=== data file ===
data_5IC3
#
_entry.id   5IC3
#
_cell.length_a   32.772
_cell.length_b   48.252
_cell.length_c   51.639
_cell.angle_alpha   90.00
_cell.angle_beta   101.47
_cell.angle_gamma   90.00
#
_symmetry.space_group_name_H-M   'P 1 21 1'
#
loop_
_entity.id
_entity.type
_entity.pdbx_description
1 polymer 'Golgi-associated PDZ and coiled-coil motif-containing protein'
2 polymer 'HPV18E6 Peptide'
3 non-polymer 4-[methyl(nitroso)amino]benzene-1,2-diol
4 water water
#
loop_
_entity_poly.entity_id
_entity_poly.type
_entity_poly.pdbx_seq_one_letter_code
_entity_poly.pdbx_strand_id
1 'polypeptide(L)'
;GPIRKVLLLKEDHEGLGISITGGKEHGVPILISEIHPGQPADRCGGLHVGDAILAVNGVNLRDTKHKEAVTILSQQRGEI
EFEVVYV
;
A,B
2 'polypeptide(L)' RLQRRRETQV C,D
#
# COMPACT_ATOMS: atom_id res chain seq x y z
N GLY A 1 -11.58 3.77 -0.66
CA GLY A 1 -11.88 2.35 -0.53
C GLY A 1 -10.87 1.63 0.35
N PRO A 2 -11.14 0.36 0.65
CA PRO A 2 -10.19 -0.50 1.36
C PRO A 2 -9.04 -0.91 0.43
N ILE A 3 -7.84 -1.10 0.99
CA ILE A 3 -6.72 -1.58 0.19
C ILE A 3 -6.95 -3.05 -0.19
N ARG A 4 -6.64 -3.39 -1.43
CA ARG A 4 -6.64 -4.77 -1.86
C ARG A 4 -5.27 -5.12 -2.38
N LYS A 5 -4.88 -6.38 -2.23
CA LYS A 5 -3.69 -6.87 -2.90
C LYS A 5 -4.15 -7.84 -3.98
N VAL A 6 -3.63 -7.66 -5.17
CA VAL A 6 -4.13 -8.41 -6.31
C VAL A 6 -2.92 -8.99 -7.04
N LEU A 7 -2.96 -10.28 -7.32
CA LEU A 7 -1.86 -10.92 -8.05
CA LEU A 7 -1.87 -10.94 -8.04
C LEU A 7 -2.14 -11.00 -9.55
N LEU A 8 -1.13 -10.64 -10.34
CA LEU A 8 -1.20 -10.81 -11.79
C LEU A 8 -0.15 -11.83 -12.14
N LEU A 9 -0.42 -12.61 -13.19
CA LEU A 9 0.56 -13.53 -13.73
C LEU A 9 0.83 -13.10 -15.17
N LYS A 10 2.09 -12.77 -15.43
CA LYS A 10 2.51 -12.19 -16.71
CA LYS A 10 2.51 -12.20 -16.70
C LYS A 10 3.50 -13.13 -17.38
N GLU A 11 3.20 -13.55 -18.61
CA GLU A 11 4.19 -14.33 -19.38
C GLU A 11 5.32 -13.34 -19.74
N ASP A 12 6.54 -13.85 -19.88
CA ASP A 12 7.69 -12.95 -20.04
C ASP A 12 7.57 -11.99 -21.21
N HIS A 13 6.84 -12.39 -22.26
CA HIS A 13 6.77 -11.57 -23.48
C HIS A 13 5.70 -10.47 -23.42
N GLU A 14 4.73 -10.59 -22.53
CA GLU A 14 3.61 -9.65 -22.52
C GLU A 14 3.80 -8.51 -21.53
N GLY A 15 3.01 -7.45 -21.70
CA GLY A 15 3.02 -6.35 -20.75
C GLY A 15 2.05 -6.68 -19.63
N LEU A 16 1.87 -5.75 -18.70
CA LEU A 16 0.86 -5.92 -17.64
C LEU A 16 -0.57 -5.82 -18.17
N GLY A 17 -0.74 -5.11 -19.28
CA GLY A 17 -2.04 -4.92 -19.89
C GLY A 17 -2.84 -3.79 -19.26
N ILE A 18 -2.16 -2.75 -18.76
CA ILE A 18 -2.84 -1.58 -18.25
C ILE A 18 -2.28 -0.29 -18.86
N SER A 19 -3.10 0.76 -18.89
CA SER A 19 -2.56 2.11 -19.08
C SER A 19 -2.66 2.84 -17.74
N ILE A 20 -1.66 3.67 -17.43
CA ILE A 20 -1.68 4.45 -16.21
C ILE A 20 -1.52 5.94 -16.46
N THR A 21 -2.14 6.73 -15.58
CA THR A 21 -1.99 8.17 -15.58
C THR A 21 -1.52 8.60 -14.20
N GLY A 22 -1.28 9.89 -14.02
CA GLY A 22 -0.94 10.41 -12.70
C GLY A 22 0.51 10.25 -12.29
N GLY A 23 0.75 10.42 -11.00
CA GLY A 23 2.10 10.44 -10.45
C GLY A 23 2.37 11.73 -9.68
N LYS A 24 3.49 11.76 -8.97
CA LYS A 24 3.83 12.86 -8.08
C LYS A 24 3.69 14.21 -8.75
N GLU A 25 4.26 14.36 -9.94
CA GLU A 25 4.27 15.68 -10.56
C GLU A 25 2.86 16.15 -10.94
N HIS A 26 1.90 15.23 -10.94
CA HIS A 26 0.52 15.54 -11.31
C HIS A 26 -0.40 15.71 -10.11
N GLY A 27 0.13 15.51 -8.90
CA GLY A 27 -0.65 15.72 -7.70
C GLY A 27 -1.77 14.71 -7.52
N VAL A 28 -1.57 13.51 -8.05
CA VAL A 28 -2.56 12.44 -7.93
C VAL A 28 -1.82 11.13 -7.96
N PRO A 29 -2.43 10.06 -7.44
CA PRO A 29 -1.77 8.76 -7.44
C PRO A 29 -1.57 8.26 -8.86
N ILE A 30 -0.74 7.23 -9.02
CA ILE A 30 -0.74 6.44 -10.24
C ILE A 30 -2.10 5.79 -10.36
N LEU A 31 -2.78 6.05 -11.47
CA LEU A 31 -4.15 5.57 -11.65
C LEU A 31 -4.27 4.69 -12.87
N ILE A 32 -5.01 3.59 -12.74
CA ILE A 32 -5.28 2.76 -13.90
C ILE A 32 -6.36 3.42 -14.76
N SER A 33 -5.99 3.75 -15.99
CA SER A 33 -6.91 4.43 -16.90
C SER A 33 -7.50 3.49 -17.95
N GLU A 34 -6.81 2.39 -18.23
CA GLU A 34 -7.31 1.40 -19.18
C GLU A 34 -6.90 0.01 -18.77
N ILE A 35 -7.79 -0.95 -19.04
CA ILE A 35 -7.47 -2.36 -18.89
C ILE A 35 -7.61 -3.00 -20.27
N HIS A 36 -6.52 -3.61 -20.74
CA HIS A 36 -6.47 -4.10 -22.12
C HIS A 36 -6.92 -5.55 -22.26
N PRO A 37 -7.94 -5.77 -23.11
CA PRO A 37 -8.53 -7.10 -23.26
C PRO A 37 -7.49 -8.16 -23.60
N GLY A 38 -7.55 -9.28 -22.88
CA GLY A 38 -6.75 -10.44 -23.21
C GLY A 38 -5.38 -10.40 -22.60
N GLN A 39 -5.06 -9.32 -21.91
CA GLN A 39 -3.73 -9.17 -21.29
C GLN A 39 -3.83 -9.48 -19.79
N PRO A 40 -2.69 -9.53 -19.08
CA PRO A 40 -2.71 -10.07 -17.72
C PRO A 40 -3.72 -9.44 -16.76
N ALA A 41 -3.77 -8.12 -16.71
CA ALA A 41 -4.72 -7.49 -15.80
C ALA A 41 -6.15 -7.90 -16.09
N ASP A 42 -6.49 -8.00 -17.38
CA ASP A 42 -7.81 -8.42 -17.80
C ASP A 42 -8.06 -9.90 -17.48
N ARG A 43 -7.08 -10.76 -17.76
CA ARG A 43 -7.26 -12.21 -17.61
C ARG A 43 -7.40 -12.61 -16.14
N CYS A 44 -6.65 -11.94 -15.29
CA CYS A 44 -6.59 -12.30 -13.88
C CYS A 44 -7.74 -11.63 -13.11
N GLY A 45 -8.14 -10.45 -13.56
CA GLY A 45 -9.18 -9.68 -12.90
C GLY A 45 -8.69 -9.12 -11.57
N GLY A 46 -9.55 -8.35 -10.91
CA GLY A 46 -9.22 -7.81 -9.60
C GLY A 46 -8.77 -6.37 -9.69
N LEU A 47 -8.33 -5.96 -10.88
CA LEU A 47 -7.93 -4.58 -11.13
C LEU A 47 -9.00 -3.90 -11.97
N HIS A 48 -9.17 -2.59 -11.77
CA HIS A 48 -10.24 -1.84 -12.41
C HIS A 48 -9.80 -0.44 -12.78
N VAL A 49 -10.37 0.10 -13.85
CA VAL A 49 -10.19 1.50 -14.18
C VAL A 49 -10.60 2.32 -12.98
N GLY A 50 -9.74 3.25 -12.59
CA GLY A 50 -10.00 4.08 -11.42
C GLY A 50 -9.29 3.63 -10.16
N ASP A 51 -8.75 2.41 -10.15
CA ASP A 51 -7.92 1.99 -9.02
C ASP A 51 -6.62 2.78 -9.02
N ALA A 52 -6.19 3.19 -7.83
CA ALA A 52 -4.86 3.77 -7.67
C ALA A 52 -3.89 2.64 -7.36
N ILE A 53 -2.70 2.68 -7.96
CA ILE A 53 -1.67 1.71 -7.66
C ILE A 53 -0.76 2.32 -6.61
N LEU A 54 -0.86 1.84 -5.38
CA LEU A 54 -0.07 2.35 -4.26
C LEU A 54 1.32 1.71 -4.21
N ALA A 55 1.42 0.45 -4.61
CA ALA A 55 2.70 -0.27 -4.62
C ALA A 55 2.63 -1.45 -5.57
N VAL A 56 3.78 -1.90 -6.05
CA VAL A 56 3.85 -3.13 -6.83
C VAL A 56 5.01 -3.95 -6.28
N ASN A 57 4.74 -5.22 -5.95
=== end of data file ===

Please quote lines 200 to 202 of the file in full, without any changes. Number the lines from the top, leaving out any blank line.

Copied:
N ALA A 55 1.42 0.45 -4.61
CA ALA A 55 2.70 -0.27 -4.62
C ALA A 55 2.63 -1.45 -5.57